Updated: Sep 16, 2020
For Mary Curtis Ratcliff, creation is her second language.
“When I was a little girl, my mother actually made all of my clothes from patterns and things like that. So, I watched her make things, and I started making things when I was really young – about 4 or 5,” she says with a laugh, “My idea of a good time when I was 12 was reading the blueprints for the cottage near Lake Michigan. It gave me this really great understanding of how things are built – and inspired this curiosity.”
Born in Chicago, Ratcliff grew up in Michigan and moved to the East Coast, where she studies at the Rhode Island School of Design. She came to California for the first time in the early ‘70s with Videofreex, a PortaPak-toting, countercultural video collective. With a long career in art and Art Education, she has always been a proponent of art as a creative and healing force for good – which makes her involvement with community human services non-profits a natural at this point in her life.
For Ratcliff, art can support and help heal communities. “I just started thinking that you know, I’ve been incredibly lucky and I am so grateful that I have been able to spend much of my life creating my work. After about 45 years of that, I wanted to give back to the community and have my work be of use to people,” she says.
Ratcliff first began working with kinetic sculptures made of hoops and fabric ribbons in California in the 1970s. About 5 years ago, she found herself returning to the circular form, now incorporating her imagery, both photographic and hand-drawn. She realized there was a relaxing, calming aspect to them.
“I thought it could be of use to someone else – so I started reaching out to places of healing, such as hospitals and homeless shelters, where they could have a positive effect,” she says, “I have been very fortunate in my life. It was time to step up to the plate and give back.”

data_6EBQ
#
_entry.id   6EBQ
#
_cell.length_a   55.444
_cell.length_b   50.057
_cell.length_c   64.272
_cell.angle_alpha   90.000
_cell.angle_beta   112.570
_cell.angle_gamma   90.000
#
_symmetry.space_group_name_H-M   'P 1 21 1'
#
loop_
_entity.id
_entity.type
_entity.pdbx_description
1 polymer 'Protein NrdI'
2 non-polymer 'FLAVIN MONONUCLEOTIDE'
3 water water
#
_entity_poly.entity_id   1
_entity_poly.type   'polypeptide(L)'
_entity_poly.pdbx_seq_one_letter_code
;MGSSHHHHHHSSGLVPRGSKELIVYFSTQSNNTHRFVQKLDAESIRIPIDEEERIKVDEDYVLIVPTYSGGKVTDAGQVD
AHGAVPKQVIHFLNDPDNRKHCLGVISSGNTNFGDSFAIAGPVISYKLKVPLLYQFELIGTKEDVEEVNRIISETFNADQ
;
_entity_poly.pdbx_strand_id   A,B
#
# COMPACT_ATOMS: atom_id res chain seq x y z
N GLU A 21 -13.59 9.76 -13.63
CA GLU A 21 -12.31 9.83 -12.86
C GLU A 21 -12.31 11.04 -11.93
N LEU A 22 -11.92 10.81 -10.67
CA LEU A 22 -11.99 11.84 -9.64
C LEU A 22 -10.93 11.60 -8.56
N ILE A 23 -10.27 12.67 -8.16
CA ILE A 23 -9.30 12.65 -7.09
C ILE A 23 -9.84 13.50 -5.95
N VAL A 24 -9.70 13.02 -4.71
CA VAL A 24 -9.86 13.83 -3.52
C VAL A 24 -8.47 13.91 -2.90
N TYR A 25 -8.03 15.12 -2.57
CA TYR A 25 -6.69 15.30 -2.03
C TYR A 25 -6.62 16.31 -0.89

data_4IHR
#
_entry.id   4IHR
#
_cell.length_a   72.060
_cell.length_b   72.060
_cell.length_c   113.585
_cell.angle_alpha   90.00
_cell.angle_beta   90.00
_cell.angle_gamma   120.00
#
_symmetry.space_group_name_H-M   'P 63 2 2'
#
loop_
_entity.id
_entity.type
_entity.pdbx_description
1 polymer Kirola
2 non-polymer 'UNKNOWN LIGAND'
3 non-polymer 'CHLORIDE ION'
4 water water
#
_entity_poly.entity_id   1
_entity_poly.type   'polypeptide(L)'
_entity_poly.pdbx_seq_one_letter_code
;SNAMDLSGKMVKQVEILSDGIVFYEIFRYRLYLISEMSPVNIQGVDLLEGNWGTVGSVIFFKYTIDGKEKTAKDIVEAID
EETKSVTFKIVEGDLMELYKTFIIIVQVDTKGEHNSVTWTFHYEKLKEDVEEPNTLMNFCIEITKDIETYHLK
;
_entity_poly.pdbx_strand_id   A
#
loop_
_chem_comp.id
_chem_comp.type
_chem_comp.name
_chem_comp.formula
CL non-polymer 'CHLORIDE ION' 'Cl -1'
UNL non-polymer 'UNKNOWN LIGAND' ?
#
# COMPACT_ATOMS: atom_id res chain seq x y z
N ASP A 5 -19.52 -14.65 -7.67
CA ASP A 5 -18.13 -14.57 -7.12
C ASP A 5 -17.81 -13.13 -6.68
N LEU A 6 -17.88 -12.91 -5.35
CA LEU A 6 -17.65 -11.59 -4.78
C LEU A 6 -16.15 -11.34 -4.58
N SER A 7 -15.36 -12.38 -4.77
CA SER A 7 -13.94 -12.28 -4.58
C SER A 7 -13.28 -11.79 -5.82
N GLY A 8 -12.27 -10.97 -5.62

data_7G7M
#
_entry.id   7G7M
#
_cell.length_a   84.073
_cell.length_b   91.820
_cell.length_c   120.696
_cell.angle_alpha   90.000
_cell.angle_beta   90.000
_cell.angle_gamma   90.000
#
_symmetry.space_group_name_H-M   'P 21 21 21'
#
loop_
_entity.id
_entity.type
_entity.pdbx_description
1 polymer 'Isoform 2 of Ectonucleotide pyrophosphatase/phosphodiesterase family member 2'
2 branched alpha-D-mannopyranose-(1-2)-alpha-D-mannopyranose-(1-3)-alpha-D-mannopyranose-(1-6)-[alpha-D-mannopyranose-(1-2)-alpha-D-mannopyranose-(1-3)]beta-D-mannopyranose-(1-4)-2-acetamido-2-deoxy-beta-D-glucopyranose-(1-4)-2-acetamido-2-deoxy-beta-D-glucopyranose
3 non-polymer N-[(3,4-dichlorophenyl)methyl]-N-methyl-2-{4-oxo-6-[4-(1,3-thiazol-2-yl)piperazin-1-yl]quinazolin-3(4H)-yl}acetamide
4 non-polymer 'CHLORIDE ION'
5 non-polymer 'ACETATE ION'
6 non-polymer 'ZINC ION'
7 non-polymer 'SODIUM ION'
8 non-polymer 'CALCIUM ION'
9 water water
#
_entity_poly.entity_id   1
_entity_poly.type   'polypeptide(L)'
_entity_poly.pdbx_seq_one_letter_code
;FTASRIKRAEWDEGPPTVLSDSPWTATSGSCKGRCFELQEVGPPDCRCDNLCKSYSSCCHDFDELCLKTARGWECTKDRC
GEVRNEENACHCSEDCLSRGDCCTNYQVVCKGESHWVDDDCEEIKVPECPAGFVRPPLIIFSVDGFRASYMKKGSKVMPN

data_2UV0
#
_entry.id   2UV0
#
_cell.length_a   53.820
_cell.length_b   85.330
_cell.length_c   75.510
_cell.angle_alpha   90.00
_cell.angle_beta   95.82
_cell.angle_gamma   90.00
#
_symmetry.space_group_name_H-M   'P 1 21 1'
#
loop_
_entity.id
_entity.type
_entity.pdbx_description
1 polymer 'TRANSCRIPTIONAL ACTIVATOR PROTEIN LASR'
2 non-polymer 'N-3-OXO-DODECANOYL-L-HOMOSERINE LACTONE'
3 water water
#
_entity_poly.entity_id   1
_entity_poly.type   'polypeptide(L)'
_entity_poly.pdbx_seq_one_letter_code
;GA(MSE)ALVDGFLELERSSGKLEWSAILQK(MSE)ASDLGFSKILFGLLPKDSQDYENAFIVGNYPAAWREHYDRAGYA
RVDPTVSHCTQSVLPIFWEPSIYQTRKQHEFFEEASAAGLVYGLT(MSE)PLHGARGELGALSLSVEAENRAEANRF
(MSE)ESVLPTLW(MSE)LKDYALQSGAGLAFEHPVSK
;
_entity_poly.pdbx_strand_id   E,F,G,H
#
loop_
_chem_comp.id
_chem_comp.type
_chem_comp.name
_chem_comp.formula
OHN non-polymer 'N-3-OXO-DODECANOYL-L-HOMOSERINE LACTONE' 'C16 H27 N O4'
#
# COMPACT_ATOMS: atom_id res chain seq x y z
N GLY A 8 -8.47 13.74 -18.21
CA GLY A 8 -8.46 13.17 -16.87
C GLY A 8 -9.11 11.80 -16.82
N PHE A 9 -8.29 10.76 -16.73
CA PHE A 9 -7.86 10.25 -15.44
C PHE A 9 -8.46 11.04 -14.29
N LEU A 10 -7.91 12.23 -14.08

Currently, you can see Ratcliff’s art in the following galleries:
The Siy Gallery in San Francisco is dedicated to assisting Mental Health Services in the area. 10% of the Siy Gallery’s commission from Mary Curtis Ratcliff’s art goes directly to Dorothy Day’s Mental Health Services.
The Mercury 20 Gallery in Oakland is an artist-run gallery, and is open with COVID-19 safety precautions in place. Mary Curtis Ratcliff will be presenting a solo show there in February 2021.
This past spring, Ratcliff produced a 5-minute Healing Circle Artworks video for patients and hospital workers – doctors, nurses and support staff – to help relieve stress and restore inner balance. The video is accessible and shareable for all who may need it, as it was made in hopes that it could help with our resiliency in this time of stress.
Check it out below, and if you have any feedback (or questions!), feel free to reach out to Mary Curtis Ratcliff via email at: email@example.com